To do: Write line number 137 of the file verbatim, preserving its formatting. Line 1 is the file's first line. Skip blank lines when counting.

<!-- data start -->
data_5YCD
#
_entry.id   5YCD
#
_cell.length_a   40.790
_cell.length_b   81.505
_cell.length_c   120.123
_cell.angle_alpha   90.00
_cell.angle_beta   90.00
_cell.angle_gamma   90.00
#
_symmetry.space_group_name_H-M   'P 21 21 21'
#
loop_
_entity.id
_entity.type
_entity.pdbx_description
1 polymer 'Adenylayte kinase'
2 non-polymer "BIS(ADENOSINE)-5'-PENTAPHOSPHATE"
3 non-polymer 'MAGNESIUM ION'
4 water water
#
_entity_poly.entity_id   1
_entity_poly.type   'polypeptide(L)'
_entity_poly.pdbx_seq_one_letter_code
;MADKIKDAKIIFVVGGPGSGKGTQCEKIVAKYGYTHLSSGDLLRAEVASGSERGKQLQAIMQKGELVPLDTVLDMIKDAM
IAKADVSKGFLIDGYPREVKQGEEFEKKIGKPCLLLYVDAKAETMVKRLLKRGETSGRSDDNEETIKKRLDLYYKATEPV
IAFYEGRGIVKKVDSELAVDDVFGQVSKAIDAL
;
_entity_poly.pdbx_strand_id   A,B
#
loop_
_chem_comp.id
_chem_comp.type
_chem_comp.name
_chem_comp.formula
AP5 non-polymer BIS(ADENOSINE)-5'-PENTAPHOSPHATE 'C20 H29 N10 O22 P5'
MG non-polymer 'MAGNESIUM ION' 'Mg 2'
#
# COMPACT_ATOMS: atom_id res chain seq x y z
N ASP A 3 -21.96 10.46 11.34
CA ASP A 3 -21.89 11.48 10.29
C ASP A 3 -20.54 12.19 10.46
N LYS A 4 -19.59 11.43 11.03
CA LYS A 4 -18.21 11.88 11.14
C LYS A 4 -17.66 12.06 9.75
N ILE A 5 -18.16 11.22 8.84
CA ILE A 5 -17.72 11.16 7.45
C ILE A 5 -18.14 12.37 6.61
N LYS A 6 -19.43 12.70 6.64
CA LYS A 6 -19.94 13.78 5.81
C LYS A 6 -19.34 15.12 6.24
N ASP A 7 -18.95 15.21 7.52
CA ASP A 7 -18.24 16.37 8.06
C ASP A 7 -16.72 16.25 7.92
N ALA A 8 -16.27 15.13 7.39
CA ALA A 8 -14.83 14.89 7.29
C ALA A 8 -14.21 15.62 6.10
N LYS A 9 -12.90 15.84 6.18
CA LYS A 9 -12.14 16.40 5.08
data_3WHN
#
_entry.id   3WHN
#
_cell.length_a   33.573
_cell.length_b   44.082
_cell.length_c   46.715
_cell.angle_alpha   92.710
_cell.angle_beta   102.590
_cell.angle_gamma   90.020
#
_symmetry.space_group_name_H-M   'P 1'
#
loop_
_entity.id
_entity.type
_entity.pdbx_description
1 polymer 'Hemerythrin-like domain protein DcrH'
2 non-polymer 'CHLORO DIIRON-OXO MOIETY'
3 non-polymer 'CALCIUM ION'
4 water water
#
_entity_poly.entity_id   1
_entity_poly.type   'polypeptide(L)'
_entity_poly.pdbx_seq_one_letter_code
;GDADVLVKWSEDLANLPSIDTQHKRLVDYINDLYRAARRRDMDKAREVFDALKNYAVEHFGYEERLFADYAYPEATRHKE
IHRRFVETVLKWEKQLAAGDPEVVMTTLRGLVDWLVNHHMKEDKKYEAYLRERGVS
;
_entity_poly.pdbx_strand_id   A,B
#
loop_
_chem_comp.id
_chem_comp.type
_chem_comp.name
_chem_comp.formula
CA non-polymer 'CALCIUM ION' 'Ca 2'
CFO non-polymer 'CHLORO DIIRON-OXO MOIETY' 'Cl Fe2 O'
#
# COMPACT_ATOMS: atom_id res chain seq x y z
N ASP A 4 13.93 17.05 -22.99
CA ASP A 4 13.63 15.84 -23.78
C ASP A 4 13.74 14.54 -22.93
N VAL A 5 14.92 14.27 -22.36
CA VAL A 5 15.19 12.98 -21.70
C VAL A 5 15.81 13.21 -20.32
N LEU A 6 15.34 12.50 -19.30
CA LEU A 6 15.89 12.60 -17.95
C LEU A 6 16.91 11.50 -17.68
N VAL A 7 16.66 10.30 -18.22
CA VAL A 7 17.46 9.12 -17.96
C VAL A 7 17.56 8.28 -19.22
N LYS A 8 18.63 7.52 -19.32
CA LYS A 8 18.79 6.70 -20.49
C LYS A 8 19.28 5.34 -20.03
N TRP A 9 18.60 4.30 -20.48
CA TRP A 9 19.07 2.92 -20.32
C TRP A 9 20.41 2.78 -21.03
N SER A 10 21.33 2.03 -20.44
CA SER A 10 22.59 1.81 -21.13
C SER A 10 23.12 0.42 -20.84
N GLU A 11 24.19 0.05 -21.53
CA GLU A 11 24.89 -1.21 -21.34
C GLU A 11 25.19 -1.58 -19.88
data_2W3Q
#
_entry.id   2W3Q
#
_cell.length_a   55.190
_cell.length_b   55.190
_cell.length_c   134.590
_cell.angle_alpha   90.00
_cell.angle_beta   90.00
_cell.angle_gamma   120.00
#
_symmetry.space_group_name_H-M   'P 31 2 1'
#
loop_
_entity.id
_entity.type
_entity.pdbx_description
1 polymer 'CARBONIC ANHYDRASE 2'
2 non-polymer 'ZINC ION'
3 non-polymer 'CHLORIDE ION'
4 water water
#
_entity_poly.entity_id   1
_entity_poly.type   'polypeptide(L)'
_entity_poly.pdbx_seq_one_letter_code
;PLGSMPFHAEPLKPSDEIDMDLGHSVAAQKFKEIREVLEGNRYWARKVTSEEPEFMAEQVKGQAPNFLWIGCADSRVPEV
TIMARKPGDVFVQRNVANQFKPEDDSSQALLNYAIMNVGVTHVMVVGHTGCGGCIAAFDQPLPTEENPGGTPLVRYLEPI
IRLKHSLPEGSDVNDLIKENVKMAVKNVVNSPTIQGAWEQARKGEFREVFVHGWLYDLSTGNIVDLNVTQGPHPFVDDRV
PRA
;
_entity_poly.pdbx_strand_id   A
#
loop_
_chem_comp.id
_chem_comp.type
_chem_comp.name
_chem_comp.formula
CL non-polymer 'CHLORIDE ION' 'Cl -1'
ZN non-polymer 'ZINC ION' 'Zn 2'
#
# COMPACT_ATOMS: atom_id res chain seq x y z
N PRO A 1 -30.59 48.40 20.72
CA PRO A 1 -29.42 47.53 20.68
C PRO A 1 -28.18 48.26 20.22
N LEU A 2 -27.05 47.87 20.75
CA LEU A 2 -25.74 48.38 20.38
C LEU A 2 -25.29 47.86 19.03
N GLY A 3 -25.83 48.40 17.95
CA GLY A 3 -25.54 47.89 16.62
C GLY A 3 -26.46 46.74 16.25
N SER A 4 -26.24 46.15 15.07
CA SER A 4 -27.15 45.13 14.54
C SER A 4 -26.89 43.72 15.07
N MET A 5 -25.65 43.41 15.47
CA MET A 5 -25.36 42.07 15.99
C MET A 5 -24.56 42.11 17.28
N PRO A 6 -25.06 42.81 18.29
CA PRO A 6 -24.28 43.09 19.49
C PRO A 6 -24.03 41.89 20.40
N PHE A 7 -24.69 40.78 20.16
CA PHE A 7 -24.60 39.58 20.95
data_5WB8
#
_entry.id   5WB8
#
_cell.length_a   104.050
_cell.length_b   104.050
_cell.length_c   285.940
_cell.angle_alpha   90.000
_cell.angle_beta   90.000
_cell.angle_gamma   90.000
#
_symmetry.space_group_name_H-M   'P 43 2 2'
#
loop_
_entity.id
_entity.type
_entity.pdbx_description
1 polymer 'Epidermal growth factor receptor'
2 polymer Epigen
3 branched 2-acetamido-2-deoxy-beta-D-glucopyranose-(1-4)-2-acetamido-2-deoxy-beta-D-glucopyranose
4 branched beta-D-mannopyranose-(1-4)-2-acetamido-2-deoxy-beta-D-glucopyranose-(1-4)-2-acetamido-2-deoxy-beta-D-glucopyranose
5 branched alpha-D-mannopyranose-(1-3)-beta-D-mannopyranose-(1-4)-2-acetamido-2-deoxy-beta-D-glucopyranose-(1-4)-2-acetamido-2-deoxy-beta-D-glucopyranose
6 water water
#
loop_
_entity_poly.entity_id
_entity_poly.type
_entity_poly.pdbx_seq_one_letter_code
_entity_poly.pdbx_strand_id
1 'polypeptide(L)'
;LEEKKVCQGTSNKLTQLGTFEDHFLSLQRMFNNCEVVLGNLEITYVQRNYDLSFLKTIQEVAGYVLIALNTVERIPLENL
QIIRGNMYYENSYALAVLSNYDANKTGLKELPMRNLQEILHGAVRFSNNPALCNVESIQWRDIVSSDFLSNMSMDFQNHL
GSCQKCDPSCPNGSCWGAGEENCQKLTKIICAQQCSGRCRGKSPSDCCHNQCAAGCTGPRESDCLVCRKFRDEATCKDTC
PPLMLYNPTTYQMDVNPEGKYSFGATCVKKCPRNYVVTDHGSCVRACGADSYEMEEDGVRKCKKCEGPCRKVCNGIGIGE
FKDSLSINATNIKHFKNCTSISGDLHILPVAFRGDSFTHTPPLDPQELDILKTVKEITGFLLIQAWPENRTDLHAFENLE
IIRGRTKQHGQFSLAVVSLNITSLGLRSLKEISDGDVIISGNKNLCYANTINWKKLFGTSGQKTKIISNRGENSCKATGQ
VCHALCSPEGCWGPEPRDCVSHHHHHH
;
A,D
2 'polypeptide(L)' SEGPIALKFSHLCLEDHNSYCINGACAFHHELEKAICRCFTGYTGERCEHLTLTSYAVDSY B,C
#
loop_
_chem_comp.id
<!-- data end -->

loop_